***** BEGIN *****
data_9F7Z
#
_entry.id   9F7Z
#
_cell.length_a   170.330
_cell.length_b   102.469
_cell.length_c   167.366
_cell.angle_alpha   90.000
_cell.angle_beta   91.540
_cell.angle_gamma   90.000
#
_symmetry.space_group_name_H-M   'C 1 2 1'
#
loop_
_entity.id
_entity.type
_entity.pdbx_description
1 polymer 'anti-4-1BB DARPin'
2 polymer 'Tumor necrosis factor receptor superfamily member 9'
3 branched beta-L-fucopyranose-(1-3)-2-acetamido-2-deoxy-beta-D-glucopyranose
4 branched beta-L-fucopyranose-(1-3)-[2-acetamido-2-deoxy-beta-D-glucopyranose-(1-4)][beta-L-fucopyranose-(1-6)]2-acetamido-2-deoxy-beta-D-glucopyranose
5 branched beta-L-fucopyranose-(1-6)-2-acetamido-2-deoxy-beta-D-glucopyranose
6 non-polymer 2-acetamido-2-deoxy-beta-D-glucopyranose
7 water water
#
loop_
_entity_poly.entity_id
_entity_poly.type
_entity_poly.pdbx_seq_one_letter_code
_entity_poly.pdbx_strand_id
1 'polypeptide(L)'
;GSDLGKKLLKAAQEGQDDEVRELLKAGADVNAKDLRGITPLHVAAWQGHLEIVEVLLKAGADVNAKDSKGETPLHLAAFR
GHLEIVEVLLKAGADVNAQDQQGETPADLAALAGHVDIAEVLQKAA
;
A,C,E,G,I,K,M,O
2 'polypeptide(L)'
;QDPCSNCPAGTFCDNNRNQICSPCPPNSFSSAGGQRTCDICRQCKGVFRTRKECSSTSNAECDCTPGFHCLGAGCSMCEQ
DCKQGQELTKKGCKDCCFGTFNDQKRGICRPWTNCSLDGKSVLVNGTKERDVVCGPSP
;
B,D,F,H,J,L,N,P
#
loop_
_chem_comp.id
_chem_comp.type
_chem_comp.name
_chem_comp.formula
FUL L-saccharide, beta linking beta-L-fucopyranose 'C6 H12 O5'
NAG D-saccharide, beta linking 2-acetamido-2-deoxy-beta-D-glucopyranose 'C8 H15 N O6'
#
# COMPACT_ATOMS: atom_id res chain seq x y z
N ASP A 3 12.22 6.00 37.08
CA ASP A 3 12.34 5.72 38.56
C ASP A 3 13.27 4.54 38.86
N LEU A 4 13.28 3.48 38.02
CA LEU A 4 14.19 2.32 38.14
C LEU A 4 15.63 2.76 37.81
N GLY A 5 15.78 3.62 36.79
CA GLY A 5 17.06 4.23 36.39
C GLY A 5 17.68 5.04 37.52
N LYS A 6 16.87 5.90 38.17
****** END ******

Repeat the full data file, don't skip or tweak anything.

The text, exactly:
data_9F7Z
#
_entry.id   9F7Z
#
_cell.length_a   170.330
_cell.length_b   102.469
_cell.length_c   167.366
_cell.angle_alpha   90.000
_cell.angle_beta   91.540
_cell.angle_gamma   90.000
#
_symmetry.space_group_name_H-M   'C 1 2 1'
#
loop_
_entity.id
_entity.type
_entity.pdbx_description
1 polymer 'anti-4-1BB DARPin'
2 polymer 'Tumor necrosis factor receptor superfamily member 9'
3 branched beta-L-fucopyranose-(1-3)-2-acetamido-2-deoxy-beta-D-glucopyranose
4 branched beta-L-fucopyranose-(1-3)-[2-acetamido-2-deoxy-beta-D-glucopyranose-(1-4)][beta-L-fucopyranose-(1-6)]2-acetamido-2-deoxy-beta-D-glucopyranose
5 branched beta-L-fucopyranose-(1-6)-2-acetamido-2-deoxy-beta-D-glucopyranose
6 non-polymer 2-acetamido-2-deoxy-beta-D-glucopyranose
7 water water
#
loop_
_entity_poly.entity_id
_entity_poly.type
_entity_poly.pdbx_seq_one_letter_code
_entity_poly.pdbx_strand_id
1 'polypeptide(L)'
;GSDLGKKLLKAAQEGQDDEVRELLKAGADVNAKDLRGITPLHVAAWQGHLEIVEVLLKAGADVNAKDSKGETPLHLAAFR
GHLEIVEVLLKAGADVNAQDQQGETPADLAALAGHVDIAEVLQKAA
;
A,C,E,G,I,K,M,O
2 'polypeptide(L)'
;QDPCSNCPAGTFCDNNRNQICSPCPPNSFSSAGGQRTCDICRQCKGVFRTRKECSSTSNAECDCTPGFHCLGAGCSMCEQ
DCKQGQELTKKGCKDCCFGTFNDQKRGICRPWTNCSLDGKSVLVNGTKERDVVCGPSP
;
B,D,F,H,J,L,N,P
#
loop_
_chem_comp.id
_chem_comp.type
_chem_comp.name
_chem_comp.formula
FUL L-saccharide, beta linking beta-L-fucopyranose 'C6 H12 O5'
NAG D-saccharide, beta linking 2-acetamido-2-deoxy-beta-D-glucopyranose 'C8 H15 N O6'
#
# COMPACT_ATOMS: atom_id res chain seq x y z
N ASP A 3 12.22 6.00 37.08
CA ASP A 3 12.34 5.72 38.56
C ASP A 3 13.27 4.54 38.86
N LEU A 4 13.28 3.48 38.02
CA LEU A 4 14.19 2.32 38.14
C LEU A 4 15.63 2.76 37.81
N GLY A 5 15.78 3.62 36.79
CA GLY A 5 17.06 4.23 36.39
C GLY A 5 17.68 5.04 37.52
N LYS A 6 16.87 5.90 38.17